As you may already know, the Preregistration Challenge is our ongoing education campaign to encourage preregistration as a practice of increased rigor and transparency in research. One thousand researchers will win $1,000 prizes for publishing the results of preregistered work. This competition is designed to raise awareness of preregistration, its benefits to researchers and other stakeholders, and to encourage you to try it out for yourself.
We love giving out prizes to support better, more transparent science. We built in some safeguards in ensure the competition is fair, not easily gamed, and is in compliance with relevant laws.
The first of those safeguards was our review system. In order to verify that each preregistration includes a complete statistical analysis plan and meets our eligibility requirements (see the complete document here), each preregistration is checked before being made into a read-only registration on the OSF. Our review confirms that each proposed model includes all relevant predictors, outcome variables, and covariates, and that each of those variables are clearly defined. We read each one and often help to improve the submitted plans in the process.
When we started out, we gave ourselves 10 days to review each preregistration. Fortunately, we have improved our internal system and can now guarantee that any preregistration submitted to the competition can be reviewed within 2 business days. This quick turnaround should help your research get started more quickly while still benefitting from a thorough review.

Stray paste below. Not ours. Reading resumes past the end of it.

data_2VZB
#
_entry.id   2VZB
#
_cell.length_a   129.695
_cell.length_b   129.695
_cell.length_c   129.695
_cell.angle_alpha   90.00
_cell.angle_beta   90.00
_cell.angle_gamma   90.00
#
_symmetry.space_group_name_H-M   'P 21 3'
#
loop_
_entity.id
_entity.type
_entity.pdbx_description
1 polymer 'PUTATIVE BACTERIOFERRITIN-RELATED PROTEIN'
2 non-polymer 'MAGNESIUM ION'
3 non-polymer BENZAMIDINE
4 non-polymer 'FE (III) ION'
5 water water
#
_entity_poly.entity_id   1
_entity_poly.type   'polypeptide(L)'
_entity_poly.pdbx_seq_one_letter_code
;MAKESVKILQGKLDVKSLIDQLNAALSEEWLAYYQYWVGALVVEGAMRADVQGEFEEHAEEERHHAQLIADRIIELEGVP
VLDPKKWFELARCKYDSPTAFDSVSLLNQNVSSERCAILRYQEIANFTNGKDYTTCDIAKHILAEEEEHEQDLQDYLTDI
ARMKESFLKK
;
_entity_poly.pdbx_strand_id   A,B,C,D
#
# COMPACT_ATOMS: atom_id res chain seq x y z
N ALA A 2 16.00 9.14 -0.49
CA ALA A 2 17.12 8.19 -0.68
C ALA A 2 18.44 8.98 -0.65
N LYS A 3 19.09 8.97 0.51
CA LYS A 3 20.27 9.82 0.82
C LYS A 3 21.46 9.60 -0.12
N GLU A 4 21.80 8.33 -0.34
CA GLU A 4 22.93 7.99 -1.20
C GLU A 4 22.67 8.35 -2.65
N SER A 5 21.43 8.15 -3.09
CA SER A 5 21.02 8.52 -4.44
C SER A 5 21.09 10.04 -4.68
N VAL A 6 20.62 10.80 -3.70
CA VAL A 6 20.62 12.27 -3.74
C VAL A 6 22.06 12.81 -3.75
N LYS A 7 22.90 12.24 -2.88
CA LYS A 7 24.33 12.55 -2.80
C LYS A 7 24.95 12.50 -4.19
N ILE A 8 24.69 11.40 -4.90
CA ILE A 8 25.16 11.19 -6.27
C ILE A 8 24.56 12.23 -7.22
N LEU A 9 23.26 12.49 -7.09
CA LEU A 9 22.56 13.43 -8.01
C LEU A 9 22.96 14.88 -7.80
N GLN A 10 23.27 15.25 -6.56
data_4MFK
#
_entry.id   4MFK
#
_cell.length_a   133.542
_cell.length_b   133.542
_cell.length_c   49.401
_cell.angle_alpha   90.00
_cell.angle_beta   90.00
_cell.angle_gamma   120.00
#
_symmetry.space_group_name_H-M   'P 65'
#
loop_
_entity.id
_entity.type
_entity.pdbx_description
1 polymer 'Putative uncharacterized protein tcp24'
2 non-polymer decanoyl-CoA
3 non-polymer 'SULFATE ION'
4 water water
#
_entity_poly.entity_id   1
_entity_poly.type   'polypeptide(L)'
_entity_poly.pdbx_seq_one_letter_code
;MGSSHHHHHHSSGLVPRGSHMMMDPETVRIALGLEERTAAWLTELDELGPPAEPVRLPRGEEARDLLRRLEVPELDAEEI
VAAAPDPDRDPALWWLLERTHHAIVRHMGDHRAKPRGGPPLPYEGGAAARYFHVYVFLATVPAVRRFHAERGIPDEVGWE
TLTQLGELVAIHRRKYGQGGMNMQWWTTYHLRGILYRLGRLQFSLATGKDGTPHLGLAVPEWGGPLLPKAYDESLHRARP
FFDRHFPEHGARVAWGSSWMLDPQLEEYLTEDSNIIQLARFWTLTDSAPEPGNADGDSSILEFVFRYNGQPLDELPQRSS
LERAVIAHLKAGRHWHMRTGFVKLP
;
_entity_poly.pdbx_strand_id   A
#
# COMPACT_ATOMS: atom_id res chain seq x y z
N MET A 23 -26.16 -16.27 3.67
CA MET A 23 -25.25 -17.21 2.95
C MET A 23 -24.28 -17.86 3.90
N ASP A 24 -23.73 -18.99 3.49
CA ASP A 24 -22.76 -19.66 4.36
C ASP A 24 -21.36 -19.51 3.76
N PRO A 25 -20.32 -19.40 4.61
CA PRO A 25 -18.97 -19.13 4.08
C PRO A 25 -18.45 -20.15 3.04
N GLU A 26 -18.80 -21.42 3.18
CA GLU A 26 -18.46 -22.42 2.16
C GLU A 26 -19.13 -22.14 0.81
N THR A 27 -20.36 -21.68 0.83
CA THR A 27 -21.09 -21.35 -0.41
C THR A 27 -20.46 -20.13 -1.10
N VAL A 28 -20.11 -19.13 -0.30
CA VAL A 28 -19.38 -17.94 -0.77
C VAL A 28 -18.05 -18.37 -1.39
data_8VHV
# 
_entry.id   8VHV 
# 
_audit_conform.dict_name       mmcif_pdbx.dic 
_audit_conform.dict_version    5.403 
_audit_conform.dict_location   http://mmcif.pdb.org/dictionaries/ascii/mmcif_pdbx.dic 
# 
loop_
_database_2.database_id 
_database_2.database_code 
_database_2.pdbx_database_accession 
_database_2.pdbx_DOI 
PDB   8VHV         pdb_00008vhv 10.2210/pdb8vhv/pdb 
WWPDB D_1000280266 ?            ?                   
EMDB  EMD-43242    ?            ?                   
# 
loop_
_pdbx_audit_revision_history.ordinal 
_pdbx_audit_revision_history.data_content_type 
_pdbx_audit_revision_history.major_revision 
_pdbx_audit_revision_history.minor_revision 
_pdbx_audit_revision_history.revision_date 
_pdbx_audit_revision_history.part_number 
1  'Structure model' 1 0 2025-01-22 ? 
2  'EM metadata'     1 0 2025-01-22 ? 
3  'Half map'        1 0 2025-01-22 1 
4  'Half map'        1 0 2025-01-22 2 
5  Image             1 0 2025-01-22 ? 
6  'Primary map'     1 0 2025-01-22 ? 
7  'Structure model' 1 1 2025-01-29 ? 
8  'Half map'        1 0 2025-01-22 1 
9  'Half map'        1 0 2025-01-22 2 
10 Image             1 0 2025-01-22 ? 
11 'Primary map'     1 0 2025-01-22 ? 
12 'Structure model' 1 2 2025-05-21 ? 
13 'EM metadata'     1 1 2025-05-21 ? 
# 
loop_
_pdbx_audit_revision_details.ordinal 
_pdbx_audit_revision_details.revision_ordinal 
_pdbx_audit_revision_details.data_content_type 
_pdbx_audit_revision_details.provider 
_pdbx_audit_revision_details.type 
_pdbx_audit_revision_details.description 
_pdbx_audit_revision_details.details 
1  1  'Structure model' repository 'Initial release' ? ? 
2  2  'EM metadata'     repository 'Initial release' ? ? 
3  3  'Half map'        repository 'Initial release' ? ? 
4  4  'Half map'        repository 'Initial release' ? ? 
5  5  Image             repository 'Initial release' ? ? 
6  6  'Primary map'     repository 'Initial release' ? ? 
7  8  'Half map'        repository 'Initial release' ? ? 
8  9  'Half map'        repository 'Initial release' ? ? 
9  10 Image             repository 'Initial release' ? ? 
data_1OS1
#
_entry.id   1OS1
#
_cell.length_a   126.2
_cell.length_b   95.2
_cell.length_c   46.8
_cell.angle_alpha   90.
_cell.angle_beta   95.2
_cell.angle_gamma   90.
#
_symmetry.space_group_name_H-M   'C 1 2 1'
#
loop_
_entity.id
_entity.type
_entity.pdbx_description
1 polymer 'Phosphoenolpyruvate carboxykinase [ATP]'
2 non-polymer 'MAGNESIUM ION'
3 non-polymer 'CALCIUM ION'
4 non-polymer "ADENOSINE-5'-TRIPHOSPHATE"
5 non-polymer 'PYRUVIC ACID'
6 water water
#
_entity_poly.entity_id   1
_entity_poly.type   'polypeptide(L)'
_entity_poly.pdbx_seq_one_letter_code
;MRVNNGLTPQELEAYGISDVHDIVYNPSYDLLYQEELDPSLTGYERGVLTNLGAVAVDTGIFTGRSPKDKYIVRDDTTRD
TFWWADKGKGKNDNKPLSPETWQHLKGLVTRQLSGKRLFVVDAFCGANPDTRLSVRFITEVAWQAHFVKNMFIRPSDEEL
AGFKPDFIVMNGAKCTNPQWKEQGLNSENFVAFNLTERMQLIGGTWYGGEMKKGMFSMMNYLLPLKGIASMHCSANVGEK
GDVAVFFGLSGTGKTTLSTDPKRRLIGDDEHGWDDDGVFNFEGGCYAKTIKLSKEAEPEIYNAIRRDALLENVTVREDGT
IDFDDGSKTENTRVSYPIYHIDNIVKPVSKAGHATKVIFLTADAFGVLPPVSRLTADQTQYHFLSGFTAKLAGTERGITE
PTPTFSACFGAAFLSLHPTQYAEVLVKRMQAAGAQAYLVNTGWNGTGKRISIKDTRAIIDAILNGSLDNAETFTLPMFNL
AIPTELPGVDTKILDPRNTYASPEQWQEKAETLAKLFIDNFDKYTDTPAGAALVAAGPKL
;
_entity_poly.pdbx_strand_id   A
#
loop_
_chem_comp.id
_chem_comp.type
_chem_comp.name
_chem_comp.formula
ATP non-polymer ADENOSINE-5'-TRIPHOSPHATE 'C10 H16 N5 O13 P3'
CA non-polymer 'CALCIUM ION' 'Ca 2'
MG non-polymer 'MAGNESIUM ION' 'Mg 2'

The second safeguard is a list of eligible journals that are taking concrete steps toward improving science by making it more transparent. They are all signatories to the Transparency and Openness Promotion (TOP) Guidelines; some conduct peer review before results are known (“Registered Reports”), or issue Open Practice Badges to reward transparency. This list now contains more than 2,900 eligible journals, which is an incredible demonstration of the move toward more open and rigorous science.
One final reason to give preregistration a try is the fact that the National Institute of Health now encourages researchers to cite a preregistration as an interim research product (along with preprints). So go ahead, demonstrate that your funded work is underway and will be free of bias by including a preregistration in your next annual report!
Fast reviews, more journals, and new funder policies are all good reasons to preregister, so why not do it right now?